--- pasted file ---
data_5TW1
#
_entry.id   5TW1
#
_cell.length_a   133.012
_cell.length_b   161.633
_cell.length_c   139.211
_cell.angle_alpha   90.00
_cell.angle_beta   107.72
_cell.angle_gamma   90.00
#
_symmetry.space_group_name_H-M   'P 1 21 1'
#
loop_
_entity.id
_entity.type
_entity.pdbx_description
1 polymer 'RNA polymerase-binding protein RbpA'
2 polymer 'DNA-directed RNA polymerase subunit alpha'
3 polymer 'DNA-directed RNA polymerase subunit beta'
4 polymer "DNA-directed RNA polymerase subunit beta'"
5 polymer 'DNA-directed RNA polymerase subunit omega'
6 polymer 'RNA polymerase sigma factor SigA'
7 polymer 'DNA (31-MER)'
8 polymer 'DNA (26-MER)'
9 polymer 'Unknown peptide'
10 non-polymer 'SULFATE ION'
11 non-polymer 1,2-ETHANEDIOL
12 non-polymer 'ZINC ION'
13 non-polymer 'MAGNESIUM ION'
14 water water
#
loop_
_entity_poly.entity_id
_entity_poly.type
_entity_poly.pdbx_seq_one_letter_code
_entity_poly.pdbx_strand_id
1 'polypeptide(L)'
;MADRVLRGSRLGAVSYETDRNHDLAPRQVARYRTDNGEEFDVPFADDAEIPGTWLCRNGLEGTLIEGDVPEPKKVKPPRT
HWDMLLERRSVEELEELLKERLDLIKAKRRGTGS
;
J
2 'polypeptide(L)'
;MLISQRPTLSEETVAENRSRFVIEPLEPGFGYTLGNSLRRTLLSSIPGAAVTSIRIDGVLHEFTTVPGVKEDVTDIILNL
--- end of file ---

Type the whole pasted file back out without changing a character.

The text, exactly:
data_5TW1
#
_entry.id   5TW1
#
_cell.length_a   133.012
_cell.length_b   161.633
_cell.length_c   139.211
_cell.angle_alpha   90.00
_cell.angle_beta   107.72
_cell.angle_gamma   90.00
#
_symmetry.space_group_name_H-M   'P 1 21 1'
#
loop_
_entity.id
_entity.type
_entity.pdbx_description
1 polymer 'RNA polymerase-binding protein RbpA'
2 polymer 'DNA-directed RNA polymerase subunit alpha'
3 polymer 'DNA-directed RNA polymerase subunit beta'
4 polymer "DNA-directed RNA polymerase subunit beta'"
5 polymer 'DNA-directed RNA polymerase subunit omega'
6 polymer 'RNA polymerase sigma factor SigA'
7 polymer 'DNA (31-MER)'
8 polymer 'DNA (26-MER)'
9 polymer 'Unknown peptide'
10 non-polymer 'SULFATE ION'
11 non-polymer 1,2-ETHANEDIOL
12 non-polymer 'ZINC ION'
13 non-polymer 'MAGNESIUM ION'
14 water water
#
loop_
_entity_poly.entity_id
_entity_poly.type
_entity_poly.pdbx_seq_one_letter_code
_entity_poly.pdbx_strand_id
1 'polypeptide(L)'
;MADRVLRGSRLGAVSYETDRNHDLAPRQVARYRTDNGEEFDVPFADDAEIPGTWLCRNGLEGTLIEGDVPEPKKVKPPRT
HWDMLLERRSVEELEELLKERLDLIKAKRRGTGS
;
J
2 'polypeptide(L)'
;MLISQRPTLSEETVAENRSRFVIEPLEPGFGYTLGNSLRRTLLSSIPGAAVTSIRIDGVLHEFTTVPGVKEDVTDIILNL